Elkoholic...agreed, that is one of the concerns we have discussed at work in the hospital...that the vaccine does not necessarily mean one is 100% immune from the virus. and how long the vaccine immunity last, I have yet to hear a concrete time frame...I fear there could be a false sense of security with the vaccine....people need to continue to be cautious. So much yet to find out about the vaccine and questions to answer. I still take all the precautions necessary, even with having the vaccine, because we just do not know.

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2 hours ago, Turkeygirl said:

.I fear there could be a false sense of security with the vaccine....people need to continue to be cautious. So much yet to find out about the vaccine and questions to answer. I still take all the precautions necessary, even with having the vaccine, because we just do not know.

This may very well lead to more spread.  People who get the vaccine thinking they are good to visit others while being a carrier.  Sadly the cdc doesn't even know the efficacy or answers to these questions.  

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I was offered the vaccine (Moderna) by a local health facility. I'm a nursing faculty member. I'm still working on scheduling it, very limited time frames. I have not contracted COVID-19 (that I am aware of). I figure getting the vaccine may keep me from getting sick and feeling bad for a week. It may or may not reduce my chances of contracting the virus, but will likely keep me from coughing on things and thus spreading to others.

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19 hours ago, wtnhunt said:

People who get the vaccine thinking they are good to visit others while being a carrier

Along with that thought there is the possibility that one was exposed to the virus before or after vaccination as it takes several weeks for the body to develop resistance to the virus and even then they can get the virus and be a carrier.

Also, the high rate of resistance reported is only after receiving both doses at the proper intervals.  The production of these vaccines is already falling behind schedule and if you received the first dose and due to a shortage could not get the second dose as required/recommended, you would have to start over with the first dose.  That scenario happened with the shingles vaccine, Shingrix.  At the pharmacy I worked at we would save the second dose with the patients name on it and call them when they were due for it.  Hence, you have to double production for each patient.

If you wondered why so many companies are working on a vaccine, well, it comes down to money.  Guaranteed payment from the government for each vial distributed, with Pfizer alone getting a reported 1.9 billion dollars.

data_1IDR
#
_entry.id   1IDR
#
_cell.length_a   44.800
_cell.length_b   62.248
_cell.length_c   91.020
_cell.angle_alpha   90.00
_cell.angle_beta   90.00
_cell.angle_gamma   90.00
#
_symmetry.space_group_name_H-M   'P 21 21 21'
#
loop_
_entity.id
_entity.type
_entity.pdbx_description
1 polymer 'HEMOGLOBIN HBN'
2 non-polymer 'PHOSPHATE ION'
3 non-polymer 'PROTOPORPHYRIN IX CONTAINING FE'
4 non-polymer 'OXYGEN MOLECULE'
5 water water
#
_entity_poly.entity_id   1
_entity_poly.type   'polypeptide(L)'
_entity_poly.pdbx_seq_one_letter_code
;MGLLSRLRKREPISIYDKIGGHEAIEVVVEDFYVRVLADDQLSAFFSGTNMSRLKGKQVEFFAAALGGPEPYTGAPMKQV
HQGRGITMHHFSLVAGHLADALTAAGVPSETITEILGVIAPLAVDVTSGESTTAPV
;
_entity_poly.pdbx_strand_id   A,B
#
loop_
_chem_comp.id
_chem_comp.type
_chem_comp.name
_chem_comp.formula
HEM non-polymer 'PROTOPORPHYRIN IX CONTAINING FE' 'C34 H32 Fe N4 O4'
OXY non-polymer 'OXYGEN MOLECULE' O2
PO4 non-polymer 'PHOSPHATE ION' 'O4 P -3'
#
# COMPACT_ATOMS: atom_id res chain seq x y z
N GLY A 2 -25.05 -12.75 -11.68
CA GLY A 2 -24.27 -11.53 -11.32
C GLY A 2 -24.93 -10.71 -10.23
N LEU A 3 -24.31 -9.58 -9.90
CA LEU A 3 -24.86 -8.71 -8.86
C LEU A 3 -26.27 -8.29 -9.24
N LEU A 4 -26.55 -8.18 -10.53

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I received the COVID-19 vaccine yesterday at 9am. My arm is a little sore today (similar to a flu shot). No other symptoms experienced in the last 24 hours. Interesting that a physician in his 50s died about 2 weeks after receiving the vaccine. I believe it was thrombocytopenia (inability to clot blood). Will be interesting if they link this to the vaccine.   

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11 hours ago, fly said:

Interesting that a physician in his 50s died about 2 weeks after receiving the vaccine. I believe it was thrombocytopenia (inability to clot blood). Will be interesting if they link this to the vaccine.   

That is interesting.  Had not heard about that yet.  Did he have any underlying issues or on any meds that could have interacted?

It was the pfizer vaccine, and he was hospitalized within just 3 days of taking the vaccine https://www.miamiherald.com/news/local/community/miami-dade/miami-beach/article248337525.html

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57 minutes ago, fly said:

Looks like he was pretty healthy William. Well, If I develop any bleeding issues I'll be sure to let everyone know.

https://childrenshealthdefense.org/defender/healthy-florida-doctor-dies-after-pfizer-covid-vaccine/

Read a couple different articles about that Dr.  Would seem really unusual that this problem arose as total coincidence right after he got the vaccine.

Catrina gets her vaccine tomorrow, she said it will be the moderna.  

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The moderna has a 94.1% effectiveness while the pftizer has 95% (both after the second shot). However, the moderna is the preferred vaccine in my opinion. The temperature range it must be stored is wider than the pfitzer. If the vaccine is not temperature controlled it is not as effective.